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NORTHWEST NEWS

Black Food Professionals See Opportunities to “Scale Up” in School Cafeterias and on Store Shelves

Two Portland women are addressing disparities in the local food scene with Ethiopian and Haitian flavors, ingredients

Portland Fire Chief Sara Boone Climbing Historic Ladders

In 1995, Boone was the first African American woman hired by Portland Fire & Rescue; this year she became its first African American Chief

Christmas Tree Shopping is Harder Than Ever, Thanks to Climate Change and Demographics

For Christmas tree farms to survive, shoppers will need to be more flexible

November Holiday Travel at PDX Brings More Comfort, Convenience and Furry Friends

If you’ve not been to Portland International Airport in a few months, you’re in for some surprises.

NEWS BRIEFS

Conservation Breakthrough for Endangered Butterfly

The Oregon Zoo's breeding success provides new hope in an effort to save Oregon silverspots ...

Meet 80 Local Authors at OHS 52nd Holiday Cheer Book Sale and Signing

This free Oregon Historical Society event will be held this Sunday, December 8 from 12 p.m. – 4 p.m. ...

Need for Blood Doesn’t Stop for Holidays – Donors Needed

Those who come to give through Dec. 18 will receive a Amazon.com Gift Card ...

North Carolina Court Decision Upholds Removal of Confederate Monument

Lawyers argued that the monument was installed at the end of Reconstruction to further the false “Lost Cause” narrative,...

Artist Talk with 13-year-old Local to be Held This Tuesday, Nov. 26

Hobbs Waters will be discussing his solo exhibit “Thirteen” at The Armory in Portland ...

Oregon to change policy after losing parental rights fight

PORTLAND, Ore. (AP) — Oregon officials who attempted to end the parental rights of a couple because of the parents' low IQs have reached an agreement with U.S. officials requiring the state follow federal civil rights laws.The Oregonian/OregonLive reports that the Oregon Department of Human...

Commercial ocean crabbing further delayed in Oregon

NEWPORT, Ore. (AP) — State shellfish managers say the opening of the commercial Dungeness crab season will be further delayed until at least Dec. 31 along the entire Oregon coast as testing shows crab are still too low in meat yield in half of the areas along the coast.The World reports the...

Missouri fires football coach Barry Odom after 4 seasons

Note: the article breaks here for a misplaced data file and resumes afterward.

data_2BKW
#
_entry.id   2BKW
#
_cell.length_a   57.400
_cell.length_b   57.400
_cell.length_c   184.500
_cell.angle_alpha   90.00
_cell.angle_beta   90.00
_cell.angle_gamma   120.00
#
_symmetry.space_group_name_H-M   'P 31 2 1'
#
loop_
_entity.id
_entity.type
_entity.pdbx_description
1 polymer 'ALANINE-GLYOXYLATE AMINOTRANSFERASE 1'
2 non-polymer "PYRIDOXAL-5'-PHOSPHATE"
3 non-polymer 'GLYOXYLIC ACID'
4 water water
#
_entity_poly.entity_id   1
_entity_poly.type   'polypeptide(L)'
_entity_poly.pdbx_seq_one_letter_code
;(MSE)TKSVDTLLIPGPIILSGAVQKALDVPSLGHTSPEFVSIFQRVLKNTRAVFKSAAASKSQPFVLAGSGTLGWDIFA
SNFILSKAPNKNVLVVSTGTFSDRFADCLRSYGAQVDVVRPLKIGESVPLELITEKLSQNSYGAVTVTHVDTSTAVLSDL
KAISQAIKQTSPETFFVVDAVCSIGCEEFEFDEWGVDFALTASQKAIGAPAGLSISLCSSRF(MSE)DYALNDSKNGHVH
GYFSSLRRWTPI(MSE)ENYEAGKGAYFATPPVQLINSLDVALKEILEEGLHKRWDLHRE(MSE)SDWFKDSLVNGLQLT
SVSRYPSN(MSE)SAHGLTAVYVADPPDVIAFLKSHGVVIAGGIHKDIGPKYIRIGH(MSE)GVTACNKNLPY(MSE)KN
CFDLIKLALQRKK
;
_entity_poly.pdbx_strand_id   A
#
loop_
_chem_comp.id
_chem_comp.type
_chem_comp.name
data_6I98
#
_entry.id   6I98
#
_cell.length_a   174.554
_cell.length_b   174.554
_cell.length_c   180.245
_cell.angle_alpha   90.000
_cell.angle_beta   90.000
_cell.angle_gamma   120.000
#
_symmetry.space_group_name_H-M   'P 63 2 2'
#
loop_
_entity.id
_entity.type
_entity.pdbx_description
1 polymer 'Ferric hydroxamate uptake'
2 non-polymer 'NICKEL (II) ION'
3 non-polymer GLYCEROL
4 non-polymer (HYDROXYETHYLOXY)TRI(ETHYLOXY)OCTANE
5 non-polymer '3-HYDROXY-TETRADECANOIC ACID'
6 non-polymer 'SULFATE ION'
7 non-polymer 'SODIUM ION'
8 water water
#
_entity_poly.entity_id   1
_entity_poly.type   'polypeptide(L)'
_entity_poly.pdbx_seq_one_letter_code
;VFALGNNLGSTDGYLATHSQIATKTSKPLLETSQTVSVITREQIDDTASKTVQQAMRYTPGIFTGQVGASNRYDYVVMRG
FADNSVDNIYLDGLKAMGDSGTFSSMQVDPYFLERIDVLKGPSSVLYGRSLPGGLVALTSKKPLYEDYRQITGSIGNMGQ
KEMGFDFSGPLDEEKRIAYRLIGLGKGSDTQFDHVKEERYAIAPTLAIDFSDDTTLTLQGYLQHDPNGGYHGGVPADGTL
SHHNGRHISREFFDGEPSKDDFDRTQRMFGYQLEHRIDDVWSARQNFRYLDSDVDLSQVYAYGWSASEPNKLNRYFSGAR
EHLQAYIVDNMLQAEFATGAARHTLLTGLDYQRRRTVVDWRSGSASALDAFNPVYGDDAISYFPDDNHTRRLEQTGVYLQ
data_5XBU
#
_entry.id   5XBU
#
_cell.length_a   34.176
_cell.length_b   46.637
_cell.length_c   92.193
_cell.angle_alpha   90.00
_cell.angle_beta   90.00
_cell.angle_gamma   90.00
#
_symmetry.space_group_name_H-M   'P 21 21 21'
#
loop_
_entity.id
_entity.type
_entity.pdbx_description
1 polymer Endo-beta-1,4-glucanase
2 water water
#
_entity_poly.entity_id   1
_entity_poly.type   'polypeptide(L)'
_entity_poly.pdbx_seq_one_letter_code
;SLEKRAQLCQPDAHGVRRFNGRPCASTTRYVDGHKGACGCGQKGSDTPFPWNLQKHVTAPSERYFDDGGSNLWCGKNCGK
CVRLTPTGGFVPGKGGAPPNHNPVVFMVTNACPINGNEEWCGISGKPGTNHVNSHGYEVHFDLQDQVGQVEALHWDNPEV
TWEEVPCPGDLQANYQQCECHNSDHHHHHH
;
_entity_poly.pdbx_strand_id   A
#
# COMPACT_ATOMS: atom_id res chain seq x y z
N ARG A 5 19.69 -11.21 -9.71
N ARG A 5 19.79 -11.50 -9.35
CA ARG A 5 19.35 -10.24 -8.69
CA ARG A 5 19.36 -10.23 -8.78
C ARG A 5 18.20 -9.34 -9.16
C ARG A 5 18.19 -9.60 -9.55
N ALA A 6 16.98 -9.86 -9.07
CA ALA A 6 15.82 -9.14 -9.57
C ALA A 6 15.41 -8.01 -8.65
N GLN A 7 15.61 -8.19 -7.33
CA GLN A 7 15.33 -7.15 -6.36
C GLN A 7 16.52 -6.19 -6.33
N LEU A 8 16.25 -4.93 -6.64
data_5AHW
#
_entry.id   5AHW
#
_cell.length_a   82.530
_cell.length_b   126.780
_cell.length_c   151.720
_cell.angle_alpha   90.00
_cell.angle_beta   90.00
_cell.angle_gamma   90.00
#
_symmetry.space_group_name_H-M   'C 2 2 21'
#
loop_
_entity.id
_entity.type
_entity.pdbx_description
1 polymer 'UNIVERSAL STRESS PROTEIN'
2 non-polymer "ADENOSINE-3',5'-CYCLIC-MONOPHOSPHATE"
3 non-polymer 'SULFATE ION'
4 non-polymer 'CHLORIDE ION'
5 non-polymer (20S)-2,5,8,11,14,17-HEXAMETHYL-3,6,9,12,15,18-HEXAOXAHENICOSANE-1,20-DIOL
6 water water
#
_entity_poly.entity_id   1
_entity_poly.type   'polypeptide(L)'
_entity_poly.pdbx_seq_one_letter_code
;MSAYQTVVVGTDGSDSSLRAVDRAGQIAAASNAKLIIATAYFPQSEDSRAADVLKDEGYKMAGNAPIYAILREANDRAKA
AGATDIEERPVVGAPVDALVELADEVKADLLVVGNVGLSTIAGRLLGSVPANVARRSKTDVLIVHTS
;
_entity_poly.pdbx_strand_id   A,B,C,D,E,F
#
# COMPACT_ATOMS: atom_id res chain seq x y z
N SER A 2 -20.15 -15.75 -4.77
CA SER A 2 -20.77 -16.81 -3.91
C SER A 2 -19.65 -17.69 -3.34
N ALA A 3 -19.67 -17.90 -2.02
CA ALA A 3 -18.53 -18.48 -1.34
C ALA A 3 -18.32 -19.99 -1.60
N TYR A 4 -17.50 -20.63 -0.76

KANSAS CITY, Mo. (AP) — Missouri fired football coach Barry Odom on Saturday, ending the four-year stay of a respected former player who took over a program in disarray but could never get the Tigers over the hump in the brutal SEC.The Tigers finished 6-6 and 3-5 in the conference after...

Powell, Missouri snap 5-game skid with win over Arkansas

LITTLE ROCK, Ark. (AP) — In a game started by third- and fifth-string quarterbacks, the outcome was decided by one of their backups. It was appropriate enough for Arkansas and Missouri, two teams facing their longest losing streaks in decades.Fayetteville High School graduate Taylor Powell...

OPINION

Will You Answer the Call for Moral Revival?

In embracing and expanding the legacy of Dr. Martin Luther King, Jr., Revs. Barber and Theoharis have asked Presidential candidates to consider a debate that focuses exclusively on poverty ...

What I’m Thankful For This Season

Ray Curry gives thanks for a human right that shaped our country throughout the 20th century and that made Thanksgiving possible for so many Americans who, like him, didn’t get here by way of the Mayflower ...

Congressional Black Caucus Members Visit U.S.-Mexico Border: “Mistreatment of Black Immigrants is Another ‘Stain on America’”

Members said they witnessed first-hand the deplorable treatment and plight of Black immigrants ...

Portland, I'm Ready

Last month I had the privilege to stand with hundreds of supporters and announce my intention to run for re-election ...

AFRICAN AMERICANS IN THE NEWS

NFL At 100: Rooney Rule has its positives and its faults

In 2003, the NFL had three minority head coaches: future Pro Football Hall of Famer Tony Dungy, Herman Edwards and Marvin Lewis. In the 12 previous seasons, there had been six. Total. Considering that the majority of the players in the league 16 years ago were minorities, that imbalance was...

Voting site reopened in Georgia after grassroots fight

HAZLEHURST, Ga. (AP) — When local election officials shut down a polling site in a predominantly black area of a rural Georgia county, displaced voters couldn’t look to the federal government to intervene as it once did in areas with a history of racial disenfranchisement.So residents...

Haley: Killer 'hijacked' Confederate flag meaning for some

Former South Carolina Gov. Nikki Haley said in an interview that a man who gunned down nine worshipers at an African American church in 2015 “hijacked” the ideals many connected to the Confederate battle flag.Haley told conservative political commentator and Blaze TV host Glenn Beck...

ENTERTAINMENT

R. Kelly charged with paying bribe before marrying Aaliyah

NEW YORK (AP) — Federal prosecutors are accusing singer R. Kelly of scheming with others to pay for a fake ID for an unnamed female a day before he married R&B singer Aaliyah, then 15 years old, in a secret ceremony in 1994.The revised indictment, filed Thursday in New York, accuses...

Bloomberg: His news reporters need to accept restrictions

NEW YORK (AP) — Democratic presidential candidate Michael Bloomberg says employees at his news organization need to accept restrictions with their paycheck, including the ban on investigating their boss.Bloomberg, billionaire founder of Bloomberg News, was asked in a CBS News interview about...

Billy Joel, Kardashians Diplo descend on Miami for Art Basel

MIAMI BEACH, Fla. (AP) — As gallerists and collectors descend on Miami's most prestigious art fair by day, the Hollywood crowd knows it's all about the exclusive after parties. Billy Joel, Stevie Wonder and Pharrell were in town while DJ Khaled and rappers Travis Scott and Gucci Mane held...

U.S. & WORLD NEWS

AP Exclusive: 629 Pakistani girls sold as brides to China

LAHORE, Pakistan (AP) — Page after page, the names stack up: 629 girls and women from across Pakistan who...

Family recounts heroics of fallen son in Pensacola shooting

TALLAHASSEE, Fla. (AP) — Joshua Watson had just graduated from the U.S. Naval Academy and looked forward to...

Venice tide barriers pass another test but skeptics remain

VENICE, Italy (AP) — Floated along by barge , one of the 10-ton barriers designed to relieve...

Belarus eyes closer integration with Russia, fueling protest

MINSK, Belarus (AP) — The leaders of Russia and Belarus sat down for talks Saturday on deepening ties...